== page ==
Early intervention is key to closing the reading achievement gap.
Lisa Gabel, associate professor of psychology and neuroscience at Lafayette College, discusses a new approach to catch dyslexia earlier and help children learn.
Lisa Gabelis an associate professor of psychology and neuroscience and chair of the neuroscience program at Lafayette College. Her work focuses on behavioral and neurophysiological consequences of neurodevelopmental disorders. Using animal models of developmental dyslexia, fragile X mental retardation and cortical dysplasia, she is answering questions on the genetic basis of developmental dyslexia, the consequences of environmental enrichment on learning and memory and synaptic protein expression, as well as mechanisms underlying seizure disorder.
She holds a Ph.D. from the University of Connecticut.
Dyslexia also referred to as reading disorder is a global issue that affects 5 to 17% of the world’s population.
Reading impairment may stem from any number of factors, such understanding speech sounds, and learning and memory abilities.
The impact of this learning difficulty can influence how a child feels about themselves, lowering self-esteem. This can lead to additional social and emotional issues, which may cause the child to give up; worsening their impairment.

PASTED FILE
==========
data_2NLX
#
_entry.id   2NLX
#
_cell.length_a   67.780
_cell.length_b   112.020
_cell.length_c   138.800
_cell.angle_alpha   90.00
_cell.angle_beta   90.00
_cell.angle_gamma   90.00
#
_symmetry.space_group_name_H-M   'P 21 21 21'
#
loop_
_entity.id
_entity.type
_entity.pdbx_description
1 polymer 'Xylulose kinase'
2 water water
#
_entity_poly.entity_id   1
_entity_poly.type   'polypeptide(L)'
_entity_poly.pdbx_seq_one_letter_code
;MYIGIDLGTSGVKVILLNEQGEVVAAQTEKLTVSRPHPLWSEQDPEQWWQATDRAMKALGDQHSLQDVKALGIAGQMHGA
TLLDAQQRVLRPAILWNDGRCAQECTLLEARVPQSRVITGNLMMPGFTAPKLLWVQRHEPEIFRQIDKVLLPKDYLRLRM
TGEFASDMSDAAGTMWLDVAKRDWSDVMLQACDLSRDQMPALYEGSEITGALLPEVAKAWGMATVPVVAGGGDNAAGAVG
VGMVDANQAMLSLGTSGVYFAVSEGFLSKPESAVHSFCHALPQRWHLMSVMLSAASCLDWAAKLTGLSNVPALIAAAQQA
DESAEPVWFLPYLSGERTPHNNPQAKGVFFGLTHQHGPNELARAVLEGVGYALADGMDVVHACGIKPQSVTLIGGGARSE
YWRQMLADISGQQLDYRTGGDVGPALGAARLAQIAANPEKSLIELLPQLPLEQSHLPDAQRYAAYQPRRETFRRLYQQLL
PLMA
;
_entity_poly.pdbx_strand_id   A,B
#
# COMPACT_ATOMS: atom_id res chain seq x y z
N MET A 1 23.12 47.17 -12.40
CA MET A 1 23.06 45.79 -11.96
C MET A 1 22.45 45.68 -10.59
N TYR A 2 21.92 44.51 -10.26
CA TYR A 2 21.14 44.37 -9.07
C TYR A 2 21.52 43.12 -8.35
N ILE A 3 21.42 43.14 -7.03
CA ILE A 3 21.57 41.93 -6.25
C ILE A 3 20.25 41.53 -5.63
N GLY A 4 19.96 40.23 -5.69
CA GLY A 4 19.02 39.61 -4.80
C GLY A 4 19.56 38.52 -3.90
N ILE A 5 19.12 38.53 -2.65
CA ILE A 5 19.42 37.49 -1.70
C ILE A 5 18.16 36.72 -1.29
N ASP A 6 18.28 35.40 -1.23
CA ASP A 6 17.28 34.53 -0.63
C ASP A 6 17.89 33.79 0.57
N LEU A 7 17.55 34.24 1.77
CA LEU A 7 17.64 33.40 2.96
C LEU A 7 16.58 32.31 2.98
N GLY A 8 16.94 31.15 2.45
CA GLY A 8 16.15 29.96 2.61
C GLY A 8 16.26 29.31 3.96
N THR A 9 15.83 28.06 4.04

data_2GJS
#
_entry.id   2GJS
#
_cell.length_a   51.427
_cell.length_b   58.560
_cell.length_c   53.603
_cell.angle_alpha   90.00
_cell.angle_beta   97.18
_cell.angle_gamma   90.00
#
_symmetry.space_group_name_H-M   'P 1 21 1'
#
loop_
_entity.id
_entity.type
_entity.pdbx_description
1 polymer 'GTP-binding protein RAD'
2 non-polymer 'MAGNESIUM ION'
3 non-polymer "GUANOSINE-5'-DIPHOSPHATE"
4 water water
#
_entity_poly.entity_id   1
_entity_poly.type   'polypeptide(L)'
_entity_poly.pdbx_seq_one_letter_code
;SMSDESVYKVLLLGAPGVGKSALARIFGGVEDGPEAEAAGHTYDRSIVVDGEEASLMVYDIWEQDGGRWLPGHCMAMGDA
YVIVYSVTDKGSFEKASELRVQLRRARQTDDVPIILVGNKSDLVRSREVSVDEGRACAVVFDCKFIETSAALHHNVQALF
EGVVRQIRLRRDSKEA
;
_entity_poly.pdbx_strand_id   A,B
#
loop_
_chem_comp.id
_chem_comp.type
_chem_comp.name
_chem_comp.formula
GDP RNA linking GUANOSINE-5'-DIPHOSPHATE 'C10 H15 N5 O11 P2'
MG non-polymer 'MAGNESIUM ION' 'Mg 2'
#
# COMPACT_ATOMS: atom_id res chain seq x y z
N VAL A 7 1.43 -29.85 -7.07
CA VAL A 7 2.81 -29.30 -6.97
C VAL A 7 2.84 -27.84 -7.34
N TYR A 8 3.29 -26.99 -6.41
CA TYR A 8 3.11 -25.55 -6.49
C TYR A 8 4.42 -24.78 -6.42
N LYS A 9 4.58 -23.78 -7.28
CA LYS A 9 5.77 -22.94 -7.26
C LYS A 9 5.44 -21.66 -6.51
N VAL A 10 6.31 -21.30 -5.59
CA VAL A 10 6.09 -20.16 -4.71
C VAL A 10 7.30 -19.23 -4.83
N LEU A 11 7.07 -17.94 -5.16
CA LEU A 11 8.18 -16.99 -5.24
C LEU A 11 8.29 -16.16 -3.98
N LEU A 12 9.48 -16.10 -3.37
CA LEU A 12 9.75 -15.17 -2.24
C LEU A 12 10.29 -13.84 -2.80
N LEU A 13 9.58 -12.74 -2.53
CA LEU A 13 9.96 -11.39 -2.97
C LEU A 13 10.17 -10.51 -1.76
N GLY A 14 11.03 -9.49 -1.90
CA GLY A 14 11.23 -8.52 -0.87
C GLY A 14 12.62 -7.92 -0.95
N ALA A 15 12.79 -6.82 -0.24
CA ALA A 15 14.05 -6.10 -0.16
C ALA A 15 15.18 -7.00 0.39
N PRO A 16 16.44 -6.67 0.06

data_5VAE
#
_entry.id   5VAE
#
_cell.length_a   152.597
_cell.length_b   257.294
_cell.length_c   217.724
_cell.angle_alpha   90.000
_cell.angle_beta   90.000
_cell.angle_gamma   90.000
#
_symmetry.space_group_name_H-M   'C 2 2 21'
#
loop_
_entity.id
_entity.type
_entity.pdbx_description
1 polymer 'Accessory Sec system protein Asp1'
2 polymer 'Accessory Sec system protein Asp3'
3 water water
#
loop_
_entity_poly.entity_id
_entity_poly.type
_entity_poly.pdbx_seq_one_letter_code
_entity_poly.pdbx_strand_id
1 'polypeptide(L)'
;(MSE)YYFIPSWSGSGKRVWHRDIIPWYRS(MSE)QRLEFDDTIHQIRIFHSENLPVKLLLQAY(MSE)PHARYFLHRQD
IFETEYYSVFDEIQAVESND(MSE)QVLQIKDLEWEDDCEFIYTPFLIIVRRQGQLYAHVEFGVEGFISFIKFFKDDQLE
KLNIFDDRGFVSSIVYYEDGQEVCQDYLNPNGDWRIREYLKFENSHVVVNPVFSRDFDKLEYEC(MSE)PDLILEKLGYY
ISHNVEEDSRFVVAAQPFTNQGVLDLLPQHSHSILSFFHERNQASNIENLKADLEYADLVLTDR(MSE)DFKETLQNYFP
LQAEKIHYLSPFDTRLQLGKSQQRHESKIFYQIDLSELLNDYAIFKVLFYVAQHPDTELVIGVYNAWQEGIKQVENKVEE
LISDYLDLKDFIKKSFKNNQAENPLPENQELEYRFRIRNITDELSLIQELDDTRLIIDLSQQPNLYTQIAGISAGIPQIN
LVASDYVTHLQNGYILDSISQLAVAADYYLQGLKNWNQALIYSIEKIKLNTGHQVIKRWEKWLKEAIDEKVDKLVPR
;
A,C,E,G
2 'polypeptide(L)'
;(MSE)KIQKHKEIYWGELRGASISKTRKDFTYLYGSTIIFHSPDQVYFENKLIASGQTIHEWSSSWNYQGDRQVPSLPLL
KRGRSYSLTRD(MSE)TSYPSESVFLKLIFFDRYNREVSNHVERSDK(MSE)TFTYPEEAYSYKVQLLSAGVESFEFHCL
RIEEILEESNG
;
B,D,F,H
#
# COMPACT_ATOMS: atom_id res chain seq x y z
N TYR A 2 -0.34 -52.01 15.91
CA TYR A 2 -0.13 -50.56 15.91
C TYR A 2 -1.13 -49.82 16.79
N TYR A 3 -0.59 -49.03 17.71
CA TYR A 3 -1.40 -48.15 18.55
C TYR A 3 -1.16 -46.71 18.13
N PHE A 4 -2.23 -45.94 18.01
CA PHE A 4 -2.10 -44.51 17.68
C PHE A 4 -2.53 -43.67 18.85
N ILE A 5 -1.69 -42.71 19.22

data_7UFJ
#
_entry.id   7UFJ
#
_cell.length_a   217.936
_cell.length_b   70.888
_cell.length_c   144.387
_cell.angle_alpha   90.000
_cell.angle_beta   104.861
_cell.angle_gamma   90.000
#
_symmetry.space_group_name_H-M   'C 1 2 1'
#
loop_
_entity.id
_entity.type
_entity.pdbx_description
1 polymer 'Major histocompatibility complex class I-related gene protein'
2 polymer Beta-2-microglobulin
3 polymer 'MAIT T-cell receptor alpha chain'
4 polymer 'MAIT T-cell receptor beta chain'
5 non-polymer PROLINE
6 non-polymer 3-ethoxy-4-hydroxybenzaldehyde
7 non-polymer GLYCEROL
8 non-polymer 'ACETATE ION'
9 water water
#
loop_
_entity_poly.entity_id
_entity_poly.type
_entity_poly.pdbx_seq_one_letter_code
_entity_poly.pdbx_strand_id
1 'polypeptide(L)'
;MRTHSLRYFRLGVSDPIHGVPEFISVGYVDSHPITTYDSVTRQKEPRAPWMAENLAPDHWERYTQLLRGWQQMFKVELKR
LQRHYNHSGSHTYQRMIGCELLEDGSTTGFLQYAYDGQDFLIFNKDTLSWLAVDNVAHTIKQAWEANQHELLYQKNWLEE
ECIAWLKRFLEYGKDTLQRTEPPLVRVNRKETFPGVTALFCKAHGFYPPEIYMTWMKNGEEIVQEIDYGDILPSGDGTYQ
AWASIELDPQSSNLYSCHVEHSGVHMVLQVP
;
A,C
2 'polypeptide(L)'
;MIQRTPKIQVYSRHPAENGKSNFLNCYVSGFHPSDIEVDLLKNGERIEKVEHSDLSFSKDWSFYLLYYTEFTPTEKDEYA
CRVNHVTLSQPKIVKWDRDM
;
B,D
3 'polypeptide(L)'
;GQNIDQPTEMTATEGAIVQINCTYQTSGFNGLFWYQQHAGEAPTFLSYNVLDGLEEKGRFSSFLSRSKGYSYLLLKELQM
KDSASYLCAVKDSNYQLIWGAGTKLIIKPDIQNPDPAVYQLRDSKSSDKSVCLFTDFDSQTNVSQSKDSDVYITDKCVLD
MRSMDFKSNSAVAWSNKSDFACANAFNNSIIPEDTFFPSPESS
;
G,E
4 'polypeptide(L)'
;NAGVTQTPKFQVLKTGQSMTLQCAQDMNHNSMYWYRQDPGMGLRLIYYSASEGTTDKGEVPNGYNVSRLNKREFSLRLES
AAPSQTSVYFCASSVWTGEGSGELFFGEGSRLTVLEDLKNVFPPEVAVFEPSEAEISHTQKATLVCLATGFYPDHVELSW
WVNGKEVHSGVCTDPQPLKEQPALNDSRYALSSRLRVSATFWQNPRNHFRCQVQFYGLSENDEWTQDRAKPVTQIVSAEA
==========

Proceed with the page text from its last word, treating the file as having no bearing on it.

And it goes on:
Early intervention is essential to close the reading achievement gap. Therefore accurate and efficient early detection efforts are critical. Despite research suggesting that poor readers can be identified by the first grade, the rate of false negatives in testing can be as high as 50 percent. As a result, many children who need early intervention do not receive it.
Students in my laboratory are working on a research program to examine the link between reading ability, maze solving performance, and genetics in order to better understand the way children with reading impairment learn AND how that connects to genetic risk factors for dyslexia.
We developed a virtual maze task – which children complete using a computer. For this task we can measure the time it takes to complete each maze, the number of errors committed, as well as the paths taken. These measurements, along with eye tracking analysis enable us to examine learning and memory skills in children. In our studies, this maze task seems to be a better tool for early identification of reading impairment than current reading measures.
Recently we uncovered a connection between this virtual maze task and reading performance across multiple languages. This suggests that the maze task may be used internationally – and have a global impact for the early detection of dyslexia.